At the end of the day, it’s about the best interest of your child — and being under-aged on Instagram is not in their best interest.
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Parenting in all generations has had its’ challenges, however in today’s digital society it has created a new world of parenting concerns—in addition to offline parenting. It’s back to school, and our children’s digital devices and online access is only going to increase in the coming days. How do we keep up? It is all about what happens behind the screens and offline parenting that is important.
It’s a fact, having “the talk” doesn’t only mean about the birds and the bees anymore. Before any child is handed a keypad of any kind, parents should discuss; digital citizenship, cyber-safety, how to report online abuse and above all your child needs to know that having any type of tech gadget is a privilege—not a right. If they abuse this privilege, there will be consequences. Having a family Internet safety contract in place is recommended.
Be very clear on your consequences and always follow through. It is important that your child know that as a parent you will be monitoring them. This way there are no surprises, it isn’t about not trusting them, it is about their safety and well-being.
Monitoring verses snooping
Your child’s safety is a priority. Monitoring is parenting. When safety trumps privacy, snooping is your last resort.
As I mentioned in an earlier article, many teens don’t tell their parents they are being bullied online for a variety of reasons. This can cause for emotional scarring that is unnecessary if addressed early.
You may notice behavioral changes such as:
- Secretive and withdrawn
- Change in appetite
- Changing friends
- Failing, underachieving in school
- Sadness and signs of depression
Keeping up with the latest digital trends
Kids and teens are usually ahead of their parents when it comes to apps and tech trends. An open dialogue with your kids is better than spying and snooping. This starts early with a genuine interest in their digital lives.
The truth is monitoring systems and parental controls are only useful to an extent. This is why it is imperative that your child is taught digital awareness offline so that when they are faced with difficult situations online they are better equipped to handle them. This is not to discourage parents from having monitoring programs in place, but you have to face the reality that especially teens are cyber-savvy and will find ways to escape monitoring systems. This is why it is so important they have cyber- skills to make good choices when you are not around—digitally.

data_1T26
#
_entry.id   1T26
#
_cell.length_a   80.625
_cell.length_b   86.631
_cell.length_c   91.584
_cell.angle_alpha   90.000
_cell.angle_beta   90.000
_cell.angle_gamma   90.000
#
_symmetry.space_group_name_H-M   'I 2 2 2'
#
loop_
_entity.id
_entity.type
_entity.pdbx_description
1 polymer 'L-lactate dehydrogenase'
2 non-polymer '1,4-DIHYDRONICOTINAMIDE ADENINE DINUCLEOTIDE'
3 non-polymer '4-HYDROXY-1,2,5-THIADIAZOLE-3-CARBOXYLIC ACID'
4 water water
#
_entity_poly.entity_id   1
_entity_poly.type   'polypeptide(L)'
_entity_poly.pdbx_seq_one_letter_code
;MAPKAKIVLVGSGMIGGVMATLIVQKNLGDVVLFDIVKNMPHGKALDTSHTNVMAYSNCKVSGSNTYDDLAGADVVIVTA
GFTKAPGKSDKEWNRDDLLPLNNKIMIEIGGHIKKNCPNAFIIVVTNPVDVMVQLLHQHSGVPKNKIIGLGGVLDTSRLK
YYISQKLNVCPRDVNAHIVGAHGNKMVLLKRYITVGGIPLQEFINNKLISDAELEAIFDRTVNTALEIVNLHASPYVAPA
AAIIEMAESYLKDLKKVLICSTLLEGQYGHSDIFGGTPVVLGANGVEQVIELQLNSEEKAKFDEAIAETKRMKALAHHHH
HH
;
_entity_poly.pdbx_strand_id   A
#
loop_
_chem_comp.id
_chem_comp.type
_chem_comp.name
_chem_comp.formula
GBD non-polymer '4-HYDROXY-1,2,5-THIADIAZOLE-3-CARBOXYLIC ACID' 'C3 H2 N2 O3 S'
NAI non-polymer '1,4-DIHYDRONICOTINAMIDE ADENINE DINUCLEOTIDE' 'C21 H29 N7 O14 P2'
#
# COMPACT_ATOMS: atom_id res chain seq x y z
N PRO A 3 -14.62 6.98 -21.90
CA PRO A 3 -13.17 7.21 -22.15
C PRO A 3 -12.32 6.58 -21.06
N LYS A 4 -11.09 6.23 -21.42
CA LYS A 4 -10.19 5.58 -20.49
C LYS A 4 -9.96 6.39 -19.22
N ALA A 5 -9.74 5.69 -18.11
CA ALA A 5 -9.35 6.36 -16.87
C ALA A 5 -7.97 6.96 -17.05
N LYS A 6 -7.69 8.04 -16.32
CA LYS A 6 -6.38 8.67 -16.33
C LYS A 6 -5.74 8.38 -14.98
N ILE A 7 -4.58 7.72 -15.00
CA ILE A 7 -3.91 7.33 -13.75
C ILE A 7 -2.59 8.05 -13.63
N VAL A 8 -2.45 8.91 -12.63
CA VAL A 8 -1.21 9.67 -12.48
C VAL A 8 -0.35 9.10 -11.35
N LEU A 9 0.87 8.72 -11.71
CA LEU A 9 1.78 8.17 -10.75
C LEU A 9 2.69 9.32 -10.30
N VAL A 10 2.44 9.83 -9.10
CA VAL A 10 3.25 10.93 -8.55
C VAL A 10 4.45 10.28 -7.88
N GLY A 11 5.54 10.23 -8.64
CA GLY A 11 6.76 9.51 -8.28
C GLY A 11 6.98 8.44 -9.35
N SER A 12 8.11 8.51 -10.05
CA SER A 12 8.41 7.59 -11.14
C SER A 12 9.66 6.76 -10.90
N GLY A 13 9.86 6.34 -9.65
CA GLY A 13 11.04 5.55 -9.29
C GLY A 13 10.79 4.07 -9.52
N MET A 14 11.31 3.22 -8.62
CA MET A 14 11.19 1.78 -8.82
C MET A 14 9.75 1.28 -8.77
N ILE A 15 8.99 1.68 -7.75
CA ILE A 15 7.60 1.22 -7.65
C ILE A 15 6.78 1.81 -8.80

New apps and social media sites
Just ask! Make it a habit to ask your kids if they have downloaded any new apps lately – or what their favorite sites are. Learn about their digital lives and where they cyber-surf. Make this a frequent conversation.
Want to find out more? Ask your child’s friends or your friends kids for the latest app or social media (networking) site they have joined or downloaded lately. Engage in a conversation of why they like it and what it offers. This will give you an idea of where other kids are hanging online. It’s amazing how much your child’s friend’s love to speak to parent’s—other than their own!
After SnapChat the big trend is the disappearing message apps that are saturating online stores and becoming increasingly popular with users of all ages.
It is not about the app, it is about having the knowledge to click-out when you know you are in a dangerous or risky area online or situation. We often hear about websites, such as CreepyPasta, only after there is a tragedy.
The fact is, although the site might not be where we want to have our kids lingering, it’s not the site that harmed the teenager. It’s the choices the teens make. It goes back to offline parenting.
Parenting our children offline is what will give our children online character and social behavioral skills online to make better choices when they are surfing cyberspace on their own. This includes decisions to download appropriate apps and use social media sensibly.